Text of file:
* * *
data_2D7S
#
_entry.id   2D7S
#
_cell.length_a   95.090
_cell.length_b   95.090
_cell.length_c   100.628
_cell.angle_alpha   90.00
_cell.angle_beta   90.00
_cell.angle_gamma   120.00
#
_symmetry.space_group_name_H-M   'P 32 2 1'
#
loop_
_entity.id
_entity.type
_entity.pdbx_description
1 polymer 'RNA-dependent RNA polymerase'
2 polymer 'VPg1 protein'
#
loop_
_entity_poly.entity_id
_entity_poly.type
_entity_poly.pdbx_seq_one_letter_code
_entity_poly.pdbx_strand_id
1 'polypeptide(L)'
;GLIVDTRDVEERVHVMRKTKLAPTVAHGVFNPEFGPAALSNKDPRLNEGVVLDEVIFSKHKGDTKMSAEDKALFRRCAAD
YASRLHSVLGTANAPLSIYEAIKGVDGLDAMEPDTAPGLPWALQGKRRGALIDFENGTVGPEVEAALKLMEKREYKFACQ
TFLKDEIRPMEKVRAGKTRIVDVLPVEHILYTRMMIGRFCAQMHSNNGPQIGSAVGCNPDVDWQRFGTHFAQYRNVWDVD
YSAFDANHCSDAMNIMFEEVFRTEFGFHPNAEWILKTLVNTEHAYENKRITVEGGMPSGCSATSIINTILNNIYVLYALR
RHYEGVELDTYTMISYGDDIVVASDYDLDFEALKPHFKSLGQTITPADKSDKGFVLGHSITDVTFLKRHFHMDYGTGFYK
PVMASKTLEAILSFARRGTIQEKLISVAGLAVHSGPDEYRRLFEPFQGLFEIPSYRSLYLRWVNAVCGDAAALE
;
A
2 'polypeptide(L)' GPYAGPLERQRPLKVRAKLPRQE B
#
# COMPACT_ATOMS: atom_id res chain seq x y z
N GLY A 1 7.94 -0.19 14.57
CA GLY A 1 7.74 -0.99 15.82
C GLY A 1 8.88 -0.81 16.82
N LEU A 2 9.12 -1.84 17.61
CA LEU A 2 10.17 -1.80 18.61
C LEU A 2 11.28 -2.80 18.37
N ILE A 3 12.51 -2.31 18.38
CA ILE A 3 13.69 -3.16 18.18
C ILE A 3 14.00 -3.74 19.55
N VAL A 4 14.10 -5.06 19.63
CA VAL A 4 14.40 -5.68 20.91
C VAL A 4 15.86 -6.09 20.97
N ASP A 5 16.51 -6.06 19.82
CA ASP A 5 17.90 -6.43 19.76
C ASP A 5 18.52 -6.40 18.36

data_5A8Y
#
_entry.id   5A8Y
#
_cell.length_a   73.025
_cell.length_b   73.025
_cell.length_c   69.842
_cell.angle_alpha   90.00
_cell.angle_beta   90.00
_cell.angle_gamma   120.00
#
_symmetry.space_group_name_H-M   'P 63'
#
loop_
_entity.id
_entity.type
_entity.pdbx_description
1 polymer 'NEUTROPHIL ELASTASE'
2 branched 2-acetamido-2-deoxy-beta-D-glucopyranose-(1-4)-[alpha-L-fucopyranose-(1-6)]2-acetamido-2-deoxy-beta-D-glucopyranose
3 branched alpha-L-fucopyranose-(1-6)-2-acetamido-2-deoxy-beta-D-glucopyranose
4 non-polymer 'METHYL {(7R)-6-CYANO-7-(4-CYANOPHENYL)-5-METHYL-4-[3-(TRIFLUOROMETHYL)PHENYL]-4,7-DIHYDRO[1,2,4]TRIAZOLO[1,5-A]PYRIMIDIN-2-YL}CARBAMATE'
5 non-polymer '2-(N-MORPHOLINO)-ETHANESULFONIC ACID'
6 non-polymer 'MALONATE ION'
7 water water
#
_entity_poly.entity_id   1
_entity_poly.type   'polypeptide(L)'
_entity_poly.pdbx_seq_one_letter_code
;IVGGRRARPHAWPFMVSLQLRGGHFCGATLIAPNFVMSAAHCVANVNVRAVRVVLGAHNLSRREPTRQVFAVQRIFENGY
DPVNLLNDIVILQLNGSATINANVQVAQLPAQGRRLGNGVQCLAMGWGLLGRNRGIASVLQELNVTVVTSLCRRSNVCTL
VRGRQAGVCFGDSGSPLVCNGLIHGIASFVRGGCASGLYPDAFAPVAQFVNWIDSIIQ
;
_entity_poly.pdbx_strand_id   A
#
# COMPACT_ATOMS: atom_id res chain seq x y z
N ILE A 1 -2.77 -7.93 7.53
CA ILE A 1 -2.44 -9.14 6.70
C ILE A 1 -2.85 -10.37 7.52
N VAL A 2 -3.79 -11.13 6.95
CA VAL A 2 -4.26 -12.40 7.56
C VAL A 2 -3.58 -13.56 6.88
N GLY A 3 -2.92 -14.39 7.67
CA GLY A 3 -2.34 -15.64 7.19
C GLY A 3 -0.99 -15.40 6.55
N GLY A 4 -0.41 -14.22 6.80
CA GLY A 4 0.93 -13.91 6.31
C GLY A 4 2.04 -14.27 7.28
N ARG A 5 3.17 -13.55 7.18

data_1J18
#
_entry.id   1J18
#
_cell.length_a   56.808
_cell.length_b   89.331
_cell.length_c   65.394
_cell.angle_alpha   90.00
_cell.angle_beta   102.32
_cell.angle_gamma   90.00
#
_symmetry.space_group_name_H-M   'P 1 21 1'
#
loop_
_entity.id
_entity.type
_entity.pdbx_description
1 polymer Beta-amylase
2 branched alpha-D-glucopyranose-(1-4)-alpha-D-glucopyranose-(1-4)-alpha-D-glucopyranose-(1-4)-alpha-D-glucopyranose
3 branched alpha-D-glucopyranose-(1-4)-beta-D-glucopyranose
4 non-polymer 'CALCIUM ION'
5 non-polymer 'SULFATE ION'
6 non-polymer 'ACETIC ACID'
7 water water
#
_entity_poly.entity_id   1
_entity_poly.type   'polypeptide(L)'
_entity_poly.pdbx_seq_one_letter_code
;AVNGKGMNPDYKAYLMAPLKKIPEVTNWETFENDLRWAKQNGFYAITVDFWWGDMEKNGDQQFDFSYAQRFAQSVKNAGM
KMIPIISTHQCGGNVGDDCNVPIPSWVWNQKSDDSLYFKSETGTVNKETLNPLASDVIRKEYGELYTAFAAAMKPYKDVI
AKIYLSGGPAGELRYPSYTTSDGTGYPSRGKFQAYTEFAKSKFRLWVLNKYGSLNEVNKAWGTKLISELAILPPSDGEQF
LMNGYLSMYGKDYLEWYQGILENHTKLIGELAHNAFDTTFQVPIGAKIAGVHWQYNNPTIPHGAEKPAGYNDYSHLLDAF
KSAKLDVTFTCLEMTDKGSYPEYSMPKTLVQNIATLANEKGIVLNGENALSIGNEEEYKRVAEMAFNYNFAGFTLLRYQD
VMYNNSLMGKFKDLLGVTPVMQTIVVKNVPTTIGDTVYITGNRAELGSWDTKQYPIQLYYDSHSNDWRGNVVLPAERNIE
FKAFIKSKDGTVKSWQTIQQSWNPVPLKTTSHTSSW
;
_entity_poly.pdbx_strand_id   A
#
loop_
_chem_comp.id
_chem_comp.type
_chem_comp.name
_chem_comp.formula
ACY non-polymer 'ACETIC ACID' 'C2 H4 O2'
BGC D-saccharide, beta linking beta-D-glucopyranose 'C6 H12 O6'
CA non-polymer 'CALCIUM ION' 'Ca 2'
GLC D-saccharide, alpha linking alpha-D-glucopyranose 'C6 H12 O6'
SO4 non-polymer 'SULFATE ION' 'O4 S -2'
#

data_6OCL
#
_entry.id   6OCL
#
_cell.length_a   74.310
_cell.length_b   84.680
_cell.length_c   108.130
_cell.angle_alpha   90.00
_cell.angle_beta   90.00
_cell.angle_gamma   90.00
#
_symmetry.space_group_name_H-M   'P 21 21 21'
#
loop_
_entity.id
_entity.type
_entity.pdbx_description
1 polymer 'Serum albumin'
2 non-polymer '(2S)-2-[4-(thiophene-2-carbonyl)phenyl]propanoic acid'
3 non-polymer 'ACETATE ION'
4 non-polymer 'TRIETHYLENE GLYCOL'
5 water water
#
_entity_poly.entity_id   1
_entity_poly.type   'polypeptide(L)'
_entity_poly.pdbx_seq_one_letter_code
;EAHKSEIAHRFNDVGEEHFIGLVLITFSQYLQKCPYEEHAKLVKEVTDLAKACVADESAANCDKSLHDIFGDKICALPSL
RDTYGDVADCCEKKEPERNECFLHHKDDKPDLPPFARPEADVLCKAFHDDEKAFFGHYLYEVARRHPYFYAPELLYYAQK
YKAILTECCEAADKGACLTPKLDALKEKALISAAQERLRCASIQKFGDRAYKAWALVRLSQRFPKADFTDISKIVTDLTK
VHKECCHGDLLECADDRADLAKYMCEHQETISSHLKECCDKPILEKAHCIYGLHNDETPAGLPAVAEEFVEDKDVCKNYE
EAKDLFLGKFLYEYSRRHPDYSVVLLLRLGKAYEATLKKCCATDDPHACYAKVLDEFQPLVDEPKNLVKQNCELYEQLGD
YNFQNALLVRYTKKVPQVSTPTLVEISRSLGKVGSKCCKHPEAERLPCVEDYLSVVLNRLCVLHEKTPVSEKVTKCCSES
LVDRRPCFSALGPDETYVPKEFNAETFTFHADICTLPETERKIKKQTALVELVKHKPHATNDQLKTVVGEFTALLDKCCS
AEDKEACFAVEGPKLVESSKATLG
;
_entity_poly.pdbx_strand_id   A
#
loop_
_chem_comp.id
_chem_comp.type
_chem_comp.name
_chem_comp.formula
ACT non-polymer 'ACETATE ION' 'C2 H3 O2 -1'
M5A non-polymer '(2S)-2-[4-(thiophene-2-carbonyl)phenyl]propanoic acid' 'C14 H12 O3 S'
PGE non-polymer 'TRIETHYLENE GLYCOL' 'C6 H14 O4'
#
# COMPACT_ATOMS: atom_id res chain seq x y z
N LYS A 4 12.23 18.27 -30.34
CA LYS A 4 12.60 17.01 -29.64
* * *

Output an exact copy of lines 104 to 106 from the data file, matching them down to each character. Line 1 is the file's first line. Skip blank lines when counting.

#
_cell.length_a   56.808
_cell.length_b   89.331